Although social conformity does not have to be negative, there are some problems associated with it. Feeling forced to conform to a majority opinion in order to fit into a group may lower one’s self-esteem. High conformity may limit one’s open-mindedness and lead to unfair prejudice. Social conformity may also lead to risky or illegal behavior. Another problem associated with it is the bystander effect.

What is the Bystander Effect and what does Social Conformity has to do with it?

The bystander effect is the influence the presence of others has on an individual’s willingness to help someone in need. A person is less likely to assist someone in need when surrounded by others than when being alone. The physical presence of others may cause diffusion of the responsibility to assist. Bystanders often look to those around them to decide on how to behave in an ambiguous situation. The more ambiguous a situation is, the more pronounced is the effect the presence and behaviors of those around them have on their own behavior. Bystanders looking at other bystanders to decide on their action is known as pluralistic ignorance.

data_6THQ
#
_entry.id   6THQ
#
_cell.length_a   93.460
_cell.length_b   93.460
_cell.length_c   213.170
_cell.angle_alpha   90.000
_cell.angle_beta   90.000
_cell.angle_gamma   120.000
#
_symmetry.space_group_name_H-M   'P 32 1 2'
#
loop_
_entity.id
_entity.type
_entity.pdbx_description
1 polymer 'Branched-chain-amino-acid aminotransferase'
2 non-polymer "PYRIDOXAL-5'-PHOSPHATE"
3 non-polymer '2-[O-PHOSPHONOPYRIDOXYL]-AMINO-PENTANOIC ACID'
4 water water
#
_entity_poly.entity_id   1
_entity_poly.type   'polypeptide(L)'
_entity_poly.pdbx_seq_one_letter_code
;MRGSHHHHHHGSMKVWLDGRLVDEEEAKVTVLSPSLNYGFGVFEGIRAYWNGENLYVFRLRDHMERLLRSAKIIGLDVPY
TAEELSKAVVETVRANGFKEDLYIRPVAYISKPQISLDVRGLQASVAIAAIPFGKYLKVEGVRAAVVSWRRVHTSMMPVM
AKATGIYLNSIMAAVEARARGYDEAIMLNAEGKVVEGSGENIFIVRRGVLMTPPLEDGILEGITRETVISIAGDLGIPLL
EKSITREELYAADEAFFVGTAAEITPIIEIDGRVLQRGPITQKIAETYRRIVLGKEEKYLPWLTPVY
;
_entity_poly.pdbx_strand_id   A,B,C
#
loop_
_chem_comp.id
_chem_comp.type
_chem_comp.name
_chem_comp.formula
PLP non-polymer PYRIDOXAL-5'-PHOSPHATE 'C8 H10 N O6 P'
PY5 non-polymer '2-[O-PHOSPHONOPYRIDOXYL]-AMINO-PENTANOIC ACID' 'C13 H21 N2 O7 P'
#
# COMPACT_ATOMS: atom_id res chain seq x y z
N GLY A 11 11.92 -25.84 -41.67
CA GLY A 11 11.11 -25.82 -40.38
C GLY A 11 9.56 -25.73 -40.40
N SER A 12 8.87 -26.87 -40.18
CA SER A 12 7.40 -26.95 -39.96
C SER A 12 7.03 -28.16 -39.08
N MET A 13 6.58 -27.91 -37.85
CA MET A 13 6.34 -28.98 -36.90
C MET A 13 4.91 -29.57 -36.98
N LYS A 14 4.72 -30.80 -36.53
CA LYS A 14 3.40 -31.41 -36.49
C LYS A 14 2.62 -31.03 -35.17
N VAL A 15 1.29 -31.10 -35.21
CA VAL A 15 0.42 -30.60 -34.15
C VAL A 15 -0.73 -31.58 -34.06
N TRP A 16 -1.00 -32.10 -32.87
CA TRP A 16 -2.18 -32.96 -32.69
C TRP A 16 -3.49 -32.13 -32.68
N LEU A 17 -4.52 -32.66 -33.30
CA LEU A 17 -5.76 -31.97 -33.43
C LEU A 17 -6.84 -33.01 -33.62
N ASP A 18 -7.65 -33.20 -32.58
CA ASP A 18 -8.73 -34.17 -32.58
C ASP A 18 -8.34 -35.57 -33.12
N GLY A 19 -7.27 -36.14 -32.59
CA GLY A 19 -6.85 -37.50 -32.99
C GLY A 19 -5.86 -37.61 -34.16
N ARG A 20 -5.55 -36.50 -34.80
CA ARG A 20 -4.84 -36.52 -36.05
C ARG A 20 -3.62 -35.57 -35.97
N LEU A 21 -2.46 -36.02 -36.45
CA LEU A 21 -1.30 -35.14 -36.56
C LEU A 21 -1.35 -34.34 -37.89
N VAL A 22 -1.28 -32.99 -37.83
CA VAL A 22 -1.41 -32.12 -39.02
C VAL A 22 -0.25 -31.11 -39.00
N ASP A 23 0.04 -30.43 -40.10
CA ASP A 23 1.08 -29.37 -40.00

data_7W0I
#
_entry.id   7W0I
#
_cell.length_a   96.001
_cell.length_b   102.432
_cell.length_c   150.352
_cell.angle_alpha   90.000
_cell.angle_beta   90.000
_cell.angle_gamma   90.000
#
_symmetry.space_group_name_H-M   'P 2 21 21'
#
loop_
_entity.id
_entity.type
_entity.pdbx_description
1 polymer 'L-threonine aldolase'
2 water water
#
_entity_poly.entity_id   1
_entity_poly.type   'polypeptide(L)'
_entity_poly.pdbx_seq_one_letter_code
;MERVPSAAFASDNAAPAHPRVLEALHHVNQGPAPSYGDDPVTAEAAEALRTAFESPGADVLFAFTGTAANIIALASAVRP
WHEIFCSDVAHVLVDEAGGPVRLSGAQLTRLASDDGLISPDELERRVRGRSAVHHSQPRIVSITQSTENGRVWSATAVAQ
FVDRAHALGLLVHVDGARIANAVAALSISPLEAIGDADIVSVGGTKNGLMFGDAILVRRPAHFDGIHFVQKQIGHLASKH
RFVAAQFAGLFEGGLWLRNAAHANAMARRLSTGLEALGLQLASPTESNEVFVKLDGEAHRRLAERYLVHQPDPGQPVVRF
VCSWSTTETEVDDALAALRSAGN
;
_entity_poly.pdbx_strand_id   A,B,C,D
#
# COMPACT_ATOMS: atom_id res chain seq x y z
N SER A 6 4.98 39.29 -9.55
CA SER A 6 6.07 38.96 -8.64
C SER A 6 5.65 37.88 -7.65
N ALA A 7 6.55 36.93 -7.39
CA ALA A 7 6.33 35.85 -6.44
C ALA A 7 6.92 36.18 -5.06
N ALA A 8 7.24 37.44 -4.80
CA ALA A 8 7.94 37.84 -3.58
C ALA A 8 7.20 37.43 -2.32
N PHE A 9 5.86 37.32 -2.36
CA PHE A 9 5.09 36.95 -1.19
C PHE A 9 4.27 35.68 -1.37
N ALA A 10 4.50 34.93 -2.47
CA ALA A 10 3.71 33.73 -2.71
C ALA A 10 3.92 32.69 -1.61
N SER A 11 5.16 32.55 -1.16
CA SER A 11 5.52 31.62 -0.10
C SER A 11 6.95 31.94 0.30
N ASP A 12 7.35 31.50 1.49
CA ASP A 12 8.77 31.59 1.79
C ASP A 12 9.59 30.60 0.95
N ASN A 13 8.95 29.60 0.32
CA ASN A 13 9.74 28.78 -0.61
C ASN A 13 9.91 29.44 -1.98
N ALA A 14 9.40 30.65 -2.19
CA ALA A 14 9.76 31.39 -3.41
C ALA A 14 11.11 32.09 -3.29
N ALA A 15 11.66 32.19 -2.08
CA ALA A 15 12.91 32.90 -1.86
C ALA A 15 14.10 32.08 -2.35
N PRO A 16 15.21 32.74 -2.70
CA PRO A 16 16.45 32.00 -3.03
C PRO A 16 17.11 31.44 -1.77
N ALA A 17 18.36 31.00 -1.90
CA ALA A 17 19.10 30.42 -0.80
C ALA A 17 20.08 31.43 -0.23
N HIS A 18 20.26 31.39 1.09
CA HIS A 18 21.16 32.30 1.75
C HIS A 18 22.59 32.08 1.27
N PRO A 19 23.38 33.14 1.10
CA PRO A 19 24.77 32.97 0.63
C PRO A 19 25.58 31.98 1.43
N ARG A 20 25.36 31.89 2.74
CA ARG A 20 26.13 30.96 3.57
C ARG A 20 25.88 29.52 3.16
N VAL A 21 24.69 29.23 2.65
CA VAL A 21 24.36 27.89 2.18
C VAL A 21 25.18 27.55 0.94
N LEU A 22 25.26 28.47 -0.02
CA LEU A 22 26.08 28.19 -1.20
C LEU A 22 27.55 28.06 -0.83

The number of people present has an influence on a bystander‘s willingness to help. The more bystanders there are, the less assistance an individual is willing to give to the needy person. On the other hand, when the people around seem shocked or distressed, an individual bystander is more likely to help. Situational norms and behavioral expectations also influence a bystander’s decision to act. For example, researchers showed that bystanders tend not to help when an incident occurs in an area they have been told not to enter.